MS Degree in Health System Pharmacy, Indian

December 1, 2013

I am an Indian man who was born, raised and currently reside in India. I hold a Bachelor of Pharmacy degree from XXXX University. My interest in pharmacy was fired as a young child. The father of a school friend was a pharmacist and he became aware of my interest in his work. He explained to me that his duties involved more than just dispensing medicine but also in providing important primary healthcare as his was often the first medical opinion that people sought. He told me that a good pharmacist is not only scientifically knowledgeable but is also a good listener and communicator, is observant and, of course, meticulously careful. My teachers and parents considered that I had these personal qualities and so confirmed me in my ambition. My choice of subjects at school were chosen with Pharmacy in mind and culminated in my going to college and obtaining my Bachelor’s degree in the subject. I have never regretted this path which I regard more as a vocation than a career choice.

 My first job was as a medical representative in India and this provided some very useful and formative experiences, it was an ‘eye opener’. I learnt that not all pharmacists, by any means, shared my high ideals. I visited numerous pharmacies in my sales territory and was sometimes shocked and sometimes saddened by what I saw when pharmacists or their staff interacted with patients. Some pharmacists were unqualified; some were clearly indifferent to their patients’ needs and appeared to be motivated only by profit. Some substituted cheaper medicines for those prescribed, some were dangerously vague or ignorant when providing dosage information. I became aware that the hard won skills and knowledge of some young pharmacists were underused and that this understandably created frustration and cynicism amongst them.  It was certainly not all ‘bad news’, I did also come across knowledgeable and caring pharmacists who provided excellent advice to patients but there are an insufficient number of them in my country. I hope to help change this state of affairs.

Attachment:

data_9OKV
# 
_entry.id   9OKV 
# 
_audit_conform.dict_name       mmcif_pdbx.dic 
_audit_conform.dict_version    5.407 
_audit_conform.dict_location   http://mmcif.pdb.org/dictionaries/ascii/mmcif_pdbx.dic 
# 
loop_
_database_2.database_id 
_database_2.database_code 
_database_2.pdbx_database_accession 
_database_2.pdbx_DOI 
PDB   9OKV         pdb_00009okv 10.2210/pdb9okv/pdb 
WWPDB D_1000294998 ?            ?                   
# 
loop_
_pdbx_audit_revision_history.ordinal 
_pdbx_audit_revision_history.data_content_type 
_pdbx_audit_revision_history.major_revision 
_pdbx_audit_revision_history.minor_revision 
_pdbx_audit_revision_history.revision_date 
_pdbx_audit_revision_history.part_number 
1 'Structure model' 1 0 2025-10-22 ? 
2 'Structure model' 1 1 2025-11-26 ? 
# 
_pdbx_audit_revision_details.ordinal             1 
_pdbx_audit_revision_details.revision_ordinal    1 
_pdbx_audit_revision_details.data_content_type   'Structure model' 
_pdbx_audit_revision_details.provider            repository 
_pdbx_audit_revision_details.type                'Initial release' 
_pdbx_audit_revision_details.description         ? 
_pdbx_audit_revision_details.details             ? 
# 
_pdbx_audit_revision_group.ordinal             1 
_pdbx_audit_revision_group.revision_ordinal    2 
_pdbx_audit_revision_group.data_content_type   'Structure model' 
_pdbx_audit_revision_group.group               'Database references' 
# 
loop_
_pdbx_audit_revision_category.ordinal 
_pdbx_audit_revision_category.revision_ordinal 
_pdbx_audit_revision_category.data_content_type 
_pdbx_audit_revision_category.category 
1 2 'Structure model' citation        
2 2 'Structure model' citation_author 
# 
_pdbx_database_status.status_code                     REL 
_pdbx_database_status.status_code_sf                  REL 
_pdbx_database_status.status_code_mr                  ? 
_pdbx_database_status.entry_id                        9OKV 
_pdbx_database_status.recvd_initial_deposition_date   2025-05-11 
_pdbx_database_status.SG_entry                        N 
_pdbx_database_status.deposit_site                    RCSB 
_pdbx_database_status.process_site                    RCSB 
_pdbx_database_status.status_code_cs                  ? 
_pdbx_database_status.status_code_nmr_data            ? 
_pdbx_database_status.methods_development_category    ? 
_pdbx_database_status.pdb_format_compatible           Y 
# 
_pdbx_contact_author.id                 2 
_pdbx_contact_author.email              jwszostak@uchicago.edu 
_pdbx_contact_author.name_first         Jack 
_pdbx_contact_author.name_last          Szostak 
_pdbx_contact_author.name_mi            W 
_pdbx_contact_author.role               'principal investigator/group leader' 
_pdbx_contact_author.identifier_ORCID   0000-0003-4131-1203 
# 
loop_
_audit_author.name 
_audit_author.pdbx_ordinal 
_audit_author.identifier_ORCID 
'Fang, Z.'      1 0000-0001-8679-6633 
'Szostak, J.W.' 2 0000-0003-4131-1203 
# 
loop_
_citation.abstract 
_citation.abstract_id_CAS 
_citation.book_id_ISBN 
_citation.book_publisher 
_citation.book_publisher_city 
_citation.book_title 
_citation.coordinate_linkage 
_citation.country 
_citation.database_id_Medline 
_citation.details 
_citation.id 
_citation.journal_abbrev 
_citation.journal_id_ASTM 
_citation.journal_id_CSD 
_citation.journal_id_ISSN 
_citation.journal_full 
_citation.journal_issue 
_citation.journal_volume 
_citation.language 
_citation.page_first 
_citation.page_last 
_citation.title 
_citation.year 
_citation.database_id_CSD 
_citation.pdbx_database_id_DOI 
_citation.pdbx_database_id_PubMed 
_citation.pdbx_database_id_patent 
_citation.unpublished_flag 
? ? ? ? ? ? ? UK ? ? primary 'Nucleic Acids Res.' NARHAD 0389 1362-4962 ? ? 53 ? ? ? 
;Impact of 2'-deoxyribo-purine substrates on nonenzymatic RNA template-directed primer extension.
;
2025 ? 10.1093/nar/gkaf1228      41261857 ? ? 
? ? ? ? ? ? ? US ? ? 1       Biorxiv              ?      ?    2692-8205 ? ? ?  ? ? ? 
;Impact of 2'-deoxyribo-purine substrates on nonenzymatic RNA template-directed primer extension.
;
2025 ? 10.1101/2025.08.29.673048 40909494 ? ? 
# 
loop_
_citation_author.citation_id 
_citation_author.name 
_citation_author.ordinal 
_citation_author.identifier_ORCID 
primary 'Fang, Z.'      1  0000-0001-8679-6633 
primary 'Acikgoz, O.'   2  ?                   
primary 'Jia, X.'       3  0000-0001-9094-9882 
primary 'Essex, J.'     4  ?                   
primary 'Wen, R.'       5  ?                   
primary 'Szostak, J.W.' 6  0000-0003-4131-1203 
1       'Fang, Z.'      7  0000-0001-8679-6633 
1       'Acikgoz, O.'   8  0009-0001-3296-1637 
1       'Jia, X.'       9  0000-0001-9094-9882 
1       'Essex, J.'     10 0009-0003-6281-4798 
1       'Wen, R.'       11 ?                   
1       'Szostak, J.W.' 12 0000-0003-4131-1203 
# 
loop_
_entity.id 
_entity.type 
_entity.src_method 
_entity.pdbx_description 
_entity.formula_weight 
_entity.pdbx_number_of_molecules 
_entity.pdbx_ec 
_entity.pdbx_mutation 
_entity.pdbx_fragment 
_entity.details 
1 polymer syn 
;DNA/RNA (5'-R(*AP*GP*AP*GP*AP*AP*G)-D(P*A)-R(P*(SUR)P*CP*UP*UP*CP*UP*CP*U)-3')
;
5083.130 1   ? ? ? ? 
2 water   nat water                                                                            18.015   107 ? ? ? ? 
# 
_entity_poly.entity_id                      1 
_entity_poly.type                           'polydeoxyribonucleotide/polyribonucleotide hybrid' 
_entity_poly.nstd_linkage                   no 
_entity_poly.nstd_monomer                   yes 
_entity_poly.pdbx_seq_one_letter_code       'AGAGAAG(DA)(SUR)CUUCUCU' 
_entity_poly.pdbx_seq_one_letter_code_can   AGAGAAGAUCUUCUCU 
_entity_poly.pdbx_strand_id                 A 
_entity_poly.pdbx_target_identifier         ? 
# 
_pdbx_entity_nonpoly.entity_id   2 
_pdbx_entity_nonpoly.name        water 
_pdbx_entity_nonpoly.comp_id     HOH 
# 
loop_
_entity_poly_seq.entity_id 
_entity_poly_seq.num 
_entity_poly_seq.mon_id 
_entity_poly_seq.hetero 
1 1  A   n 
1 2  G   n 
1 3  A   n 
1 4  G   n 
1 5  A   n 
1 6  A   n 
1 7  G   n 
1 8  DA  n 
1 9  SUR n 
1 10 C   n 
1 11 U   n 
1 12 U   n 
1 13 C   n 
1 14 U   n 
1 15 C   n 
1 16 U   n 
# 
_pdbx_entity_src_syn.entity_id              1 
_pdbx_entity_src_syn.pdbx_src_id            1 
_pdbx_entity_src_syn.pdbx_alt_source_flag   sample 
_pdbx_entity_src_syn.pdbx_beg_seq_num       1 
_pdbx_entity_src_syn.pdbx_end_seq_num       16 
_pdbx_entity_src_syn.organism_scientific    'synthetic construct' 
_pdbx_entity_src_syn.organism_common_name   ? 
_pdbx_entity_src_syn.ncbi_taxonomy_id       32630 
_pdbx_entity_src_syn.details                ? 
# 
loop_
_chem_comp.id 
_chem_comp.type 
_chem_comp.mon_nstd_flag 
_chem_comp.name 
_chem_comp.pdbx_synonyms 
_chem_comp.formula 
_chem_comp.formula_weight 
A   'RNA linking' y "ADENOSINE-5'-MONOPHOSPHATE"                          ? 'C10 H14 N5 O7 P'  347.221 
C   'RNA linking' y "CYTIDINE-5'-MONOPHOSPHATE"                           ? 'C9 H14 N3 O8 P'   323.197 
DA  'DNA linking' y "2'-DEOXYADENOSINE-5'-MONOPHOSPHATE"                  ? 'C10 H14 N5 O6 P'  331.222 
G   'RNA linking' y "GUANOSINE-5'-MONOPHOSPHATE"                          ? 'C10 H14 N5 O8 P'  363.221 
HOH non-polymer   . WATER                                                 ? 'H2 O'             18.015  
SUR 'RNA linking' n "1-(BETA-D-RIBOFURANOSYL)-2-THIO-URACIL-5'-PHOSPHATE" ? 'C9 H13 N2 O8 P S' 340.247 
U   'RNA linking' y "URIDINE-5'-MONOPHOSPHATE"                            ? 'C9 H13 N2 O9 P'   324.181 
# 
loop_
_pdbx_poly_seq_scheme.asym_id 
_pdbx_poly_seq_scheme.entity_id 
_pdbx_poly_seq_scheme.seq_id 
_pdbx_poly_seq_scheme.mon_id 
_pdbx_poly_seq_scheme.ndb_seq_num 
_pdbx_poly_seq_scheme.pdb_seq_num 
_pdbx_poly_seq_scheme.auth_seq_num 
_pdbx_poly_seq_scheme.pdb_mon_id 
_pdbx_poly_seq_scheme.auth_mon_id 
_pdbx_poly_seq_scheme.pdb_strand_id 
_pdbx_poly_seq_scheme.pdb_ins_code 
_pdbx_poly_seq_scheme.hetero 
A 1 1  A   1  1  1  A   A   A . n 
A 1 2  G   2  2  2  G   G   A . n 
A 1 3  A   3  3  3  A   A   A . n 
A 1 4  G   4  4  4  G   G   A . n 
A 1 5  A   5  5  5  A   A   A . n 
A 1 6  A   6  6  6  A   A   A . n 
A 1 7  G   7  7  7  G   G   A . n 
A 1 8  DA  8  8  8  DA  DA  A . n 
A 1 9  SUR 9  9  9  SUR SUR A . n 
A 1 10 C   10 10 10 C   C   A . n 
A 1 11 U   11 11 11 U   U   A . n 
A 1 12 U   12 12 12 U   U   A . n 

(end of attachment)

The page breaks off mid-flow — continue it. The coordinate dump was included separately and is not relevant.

In India there is a high incidence of diabetes and hypertension and the role of the pharmacist is pivotal in helping patients control these illnesses. Unfortunately they are currently often ill-served by the pharmacists to whom they turn for help. Again, I have an ambition to help change this situation for the better.

 Later in my career, it became clear to me that hospital pharmacies are sometimes run by people recruited only on the basis of their professional qualifications but who lack the administrative, management and leadership skills necessary to properly fulfill their roles. I sought and continue seek to acquire those skills so that I can be an effective and inspiring manager of pharmacists and technicians.

 It is my hope, having completed the program, initially to set up a ‘model pharmacy’ in India that will provide the very best service and care. Once this ‘model’ is meeting its targets in terms of customer satisfaction, to then replicate that model slowly into a chain of pharmacies ensuring that every branch is inculcated with the highest ideals of service to patients.

 I want to change the whole way that the profession is viewed, and views itself, in my country. This may sound overly ambitious but someone has to make a serious start if the situation is to be improved and there is no reason why that the person should not be me. However I know that I need the management, financial and other training tailored to the world of pharmacy that your program offers before I can do so.

 Excellence is unavoidably infectious in the markets since one good pharmacy in a town will attract, by reputation, an unusually high number of customers. This will encourage competitors to emulate the ‘winners’ in the market. Similarly an efficient and well run hospital pharmacy will result in cost-savings and greater patient satisfaction and other hospitals will naturally seek to have a share in the expertise that can provide them with the same advantages.  I hope, with your help, to be a catalyst for highly beneficial changes in my country’s pharmacy ‘industry’.

 I know that your program will attract many highly qualified applicants but I am convinced that I can bring some very useful insights to the academic community and that, with the benefit of the expertise I shall acquire, I can begin to make real improvements to the lives of many of my countrymen and women.

 Thank you for considering my application. 

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